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Posts Tagged ‘Richard Dawkins’

The BioLogos Forum has posted these articles by Dr. Timothy Keller, discussing the relationship between science and faith. You can find links to the original article at the top of each section. In writing this post, I want to highlight for myself, in particular, the order in which he addresses each topic. With so much to ask and say about this debate, how does one go about it systematically? What is most important? What should be a priority in the dialogue?

All of the ideas listed below are my paraphrases of Keller’s thoughts, summing up his ideas. My own ideas are in green.

Part 1 – Overview of the tension – Click here for Dr. Keller’s article

What’s the Problem?

In this debate, so many voices say evolution and Scripture are irreconcilable. Richard Dawkins (atheist) says evolution means God is not in charge of creation. Ken Ham (Christian, Young-Earth Creationist) says evolution goes directly against a clear reading of Scripture.

Some aren’t so sure that they are irreconcilable. Peter van Inwagen (Christian philosopher) says that even if belief in God was a product of evolution, it still would not take away the reality of God Himself. In fact, it would be an ingenious way for God to install a universal search for Him in all of humanity. Science cannot prove or disprove Him.

Pastors and People

There are four main difficulties presented by evolution for orthodox Protestants.

1. Biblical authority – By accepting evolution, aren’t we letting science affect our understanding of Scripture instead of vice versa?

2. Confusion of biology and philosophy – Doesn’t believing evolution lead to a “Grand Theory of Everything” that answers life’s great “why” questions?

3. Historicity of Adam and Eve – As Christians believing evolution, don’t we have to believe Adam and Eve and the fall are merely symbolic? What about Romans 5 and 1 Corinthians 15?

4. Problem of evil – If death and suffering were in the world before the fall, as evolution has it, how do we reconcile this with Scripture (Genesis 3) and the idea of a good God who created a good world that human beings messed up?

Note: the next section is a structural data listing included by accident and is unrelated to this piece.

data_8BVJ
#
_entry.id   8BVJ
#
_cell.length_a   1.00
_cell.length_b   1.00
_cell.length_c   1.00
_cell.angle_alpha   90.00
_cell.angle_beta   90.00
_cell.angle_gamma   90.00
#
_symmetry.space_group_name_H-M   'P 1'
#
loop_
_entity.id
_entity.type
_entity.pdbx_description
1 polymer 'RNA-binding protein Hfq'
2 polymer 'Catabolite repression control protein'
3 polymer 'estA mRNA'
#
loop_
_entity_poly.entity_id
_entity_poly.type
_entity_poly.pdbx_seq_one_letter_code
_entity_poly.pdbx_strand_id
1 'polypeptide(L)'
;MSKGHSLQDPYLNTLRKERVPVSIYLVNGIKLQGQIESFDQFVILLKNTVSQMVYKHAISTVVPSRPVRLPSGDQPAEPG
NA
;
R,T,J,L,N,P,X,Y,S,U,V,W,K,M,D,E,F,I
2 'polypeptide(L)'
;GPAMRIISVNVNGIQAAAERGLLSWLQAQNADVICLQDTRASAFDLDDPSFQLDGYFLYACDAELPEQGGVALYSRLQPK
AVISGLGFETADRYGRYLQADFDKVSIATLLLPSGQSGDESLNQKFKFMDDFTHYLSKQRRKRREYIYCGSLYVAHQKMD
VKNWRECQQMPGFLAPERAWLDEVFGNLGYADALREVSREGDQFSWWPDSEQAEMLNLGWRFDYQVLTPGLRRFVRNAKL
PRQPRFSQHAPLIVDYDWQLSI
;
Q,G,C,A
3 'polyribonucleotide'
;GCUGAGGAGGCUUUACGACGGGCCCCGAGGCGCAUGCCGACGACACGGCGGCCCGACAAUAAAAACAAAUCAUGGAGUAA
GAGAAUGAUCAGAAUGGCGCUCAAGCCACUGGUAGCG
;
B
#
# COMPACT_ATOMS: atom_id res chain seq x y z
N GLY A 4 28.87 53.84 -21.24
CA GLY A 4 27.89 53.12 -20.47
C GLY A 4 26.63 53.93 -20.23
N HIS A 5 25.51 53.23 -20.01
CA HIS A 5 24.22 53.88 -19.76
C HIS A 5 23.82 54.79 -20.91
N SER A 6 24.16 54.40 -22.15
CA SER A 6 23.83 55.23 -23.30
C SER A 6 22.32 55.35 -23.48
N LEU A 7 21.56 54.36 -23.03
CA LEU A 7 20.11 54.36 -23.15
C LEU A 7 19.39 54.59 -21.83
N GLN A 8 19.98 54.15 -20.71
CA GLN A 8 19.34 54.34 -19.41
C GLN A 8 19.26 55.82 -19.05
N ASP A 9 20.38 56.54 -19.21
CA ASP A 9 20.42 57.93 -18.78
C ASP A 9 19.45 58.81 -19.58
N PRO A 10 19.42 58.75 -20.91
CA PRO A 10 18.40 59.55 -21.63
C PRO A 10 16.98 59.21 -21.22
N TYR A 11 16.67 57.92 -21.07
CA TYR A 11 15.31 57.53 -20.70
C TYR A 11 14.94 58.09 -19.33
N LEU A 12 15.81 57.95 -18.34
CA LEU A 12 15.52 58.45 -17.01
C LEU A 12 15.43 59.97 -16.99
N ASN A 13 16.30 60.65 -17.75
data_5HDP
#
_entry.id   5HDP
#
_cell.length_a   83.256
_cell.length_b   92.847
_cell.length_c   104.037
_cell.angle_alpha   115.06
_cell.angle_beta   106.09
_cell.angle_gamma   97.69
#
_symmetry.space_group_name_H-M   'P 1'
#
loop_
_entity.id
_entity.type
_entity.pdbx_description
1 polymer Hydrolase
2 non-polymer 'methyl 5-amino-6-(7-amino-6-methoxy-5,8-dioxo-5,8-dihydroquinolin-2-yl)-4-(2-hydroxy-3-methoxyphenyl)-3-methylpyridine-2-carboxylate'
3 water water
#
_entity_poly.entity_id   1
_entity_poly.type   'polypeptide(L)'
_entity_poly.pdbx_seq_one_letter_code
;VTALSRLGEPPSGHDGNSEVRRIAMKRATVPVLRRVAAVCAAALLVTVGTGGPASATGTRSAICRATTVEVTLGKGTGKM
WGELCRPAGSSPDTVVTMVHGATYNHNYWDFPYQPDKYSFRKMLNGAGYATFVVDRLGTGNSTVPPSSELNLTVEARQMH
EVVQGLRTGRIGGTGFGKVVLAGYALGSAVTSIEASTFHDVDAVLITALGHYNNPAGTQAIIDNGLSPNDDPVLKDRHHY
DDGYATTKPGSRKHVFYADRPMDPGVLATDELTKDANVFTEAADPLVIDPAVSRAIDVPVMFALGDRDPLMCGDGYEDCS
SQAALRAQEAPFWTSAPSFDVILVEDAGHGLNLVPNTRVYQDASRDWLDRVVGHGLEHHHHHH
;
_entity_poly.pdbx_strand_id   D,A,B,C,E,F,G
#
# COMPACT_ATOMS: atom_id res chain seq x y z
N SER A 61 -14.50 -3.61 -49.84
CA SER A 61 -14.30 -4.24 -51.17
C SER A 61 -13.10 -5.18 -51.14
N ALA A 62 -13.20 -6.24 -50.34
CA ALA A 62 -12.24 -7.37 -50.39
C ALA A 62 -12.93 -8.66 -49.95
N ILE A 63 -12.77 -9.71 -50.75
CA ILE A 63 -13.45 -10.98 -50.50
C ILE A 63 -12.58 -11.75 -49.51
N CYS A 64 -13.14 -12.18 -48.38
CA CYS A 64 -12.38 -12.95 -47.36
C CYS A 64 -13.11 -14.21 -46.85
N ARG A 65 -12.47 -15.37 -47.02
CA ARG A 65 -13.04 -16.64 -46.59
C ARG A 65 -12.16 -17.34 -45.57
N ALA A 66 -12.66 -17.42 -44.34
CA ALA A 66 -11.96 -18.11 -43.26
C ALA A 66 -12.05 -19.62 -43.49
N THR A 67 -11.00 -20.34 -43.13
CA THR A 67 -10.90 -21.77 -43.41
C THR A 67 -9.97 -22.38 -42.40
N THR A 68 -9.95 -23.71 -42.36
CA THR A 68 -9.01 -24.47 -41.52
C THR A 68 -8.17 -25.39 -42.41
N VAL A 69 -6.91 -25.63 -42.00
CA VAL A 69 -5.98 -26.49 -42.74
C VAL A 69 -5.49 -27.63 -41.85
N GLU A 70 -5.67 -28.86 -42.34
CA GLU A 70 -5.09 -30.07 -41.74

Part 2 – Difficulty #1 – Biblical authority – Click here for Dr. Keller’s article

Question: If God used evolution, then we can’t take Genesis 1 literally, and if we can’t, then how can we take any of the Bible literally? It undermines the Bible’s authority.

Answer: To respect the authority of the Bible writers, take them as they want to be taken. Sometimes they want to be taken literally; sometimes they don’t. Listen to them; don’t impose our thinking and agenda on them.

Genre and authorial intent

Just because one part of the Bible is taken literally doesn’t mean all parts are. Ask whether the author wants to be taken literally or not. Judges 5 is Hebrew poetry of Judges 4’s historical prose narrative. Luke 1.1 makes it clear that Luke wants his account to be taken literally. Accounts like Genesis 1 and Ecclesiastes aren’t clear – there will always be debate about them.

Genre and Genesis 1

What genre is Genesis 1? Edward Young (Hebrew expert, six literal days interpretation) admits Genesis 1 has “exalted semi-poetical language” but it’s not straight poetry. There is no parallelism, like Exodus 15.

C. John Collins (analogous days interpretation) says the genre of Genesis 1 is “exalted prose narrative.” By calling it prose narrative, we acknowledge it’s making truth claims about the world in which we live. By calling it exalted, we recognize not to impose a literalistic hermeneutic on it.

In Keller’s view, the strongest argument that the author doesn’t intend a literalistic interpretation is the lack of natural order in the creative acts of Genesis 1 and 2. There is light before the sources of light are created. There is vegetation before there is atmosphere and before rain. Genesis 2.5 implies that God followed a natural order. There were no plants because God had not caused it to rain…. Genesis 1.11 also implies that God used a natural order in His creation. “Let the earth sprout vegetation…”

Keller thinks Genesis 2 can be read literally, but not Genesis 1. Thus, Genesis 1 does not teach a six 24-hour day creation. Maybe Genesis 1 is to Genesis 2 as Judges 5 is to Judges 4.

Part 3 – Difficulty #2 – Confusion of biology and philosophy – Click here for Dr. Keller’s article

Question: If biological evolution is true, does that mean we are just animals driven by our genes, and everything about us can be explained by natural selection?

Answer: No, belief in evolution as a biological process is not the same as belief in evolution as a worldview.

The New Atheists insist that naturalism automatically flows from belief in biological evolution. Because of this, many Christians don’t know how to differentiate between evolutionary biological processes (EBP) and the Grand Theory of Everything (GTE). They likely hold on tightly to Young-Earth Creationism because of this.

Christians who believe in EBP as an account of origins ought to teach or explain how this differs from GTE and come together with other Christians to fight it. If you argue for EBP, you must bring up and put great emphasis on arguing against GTE. See David Atkinson’s quote in the original article.

Part 4 – Difficulty #3 & 4 – Historicity of Adam and Eve and the Fall – Click here for Dr. Keller’s article

Many say we should read Genesis 2 – 11 in light of other creation myths of the ancient Near East, that the biblical authors were “men of their time,” sharing ideas with other cultures. If we did this, we would read these chapters as holding general truth principles, but not as describing actual historical events.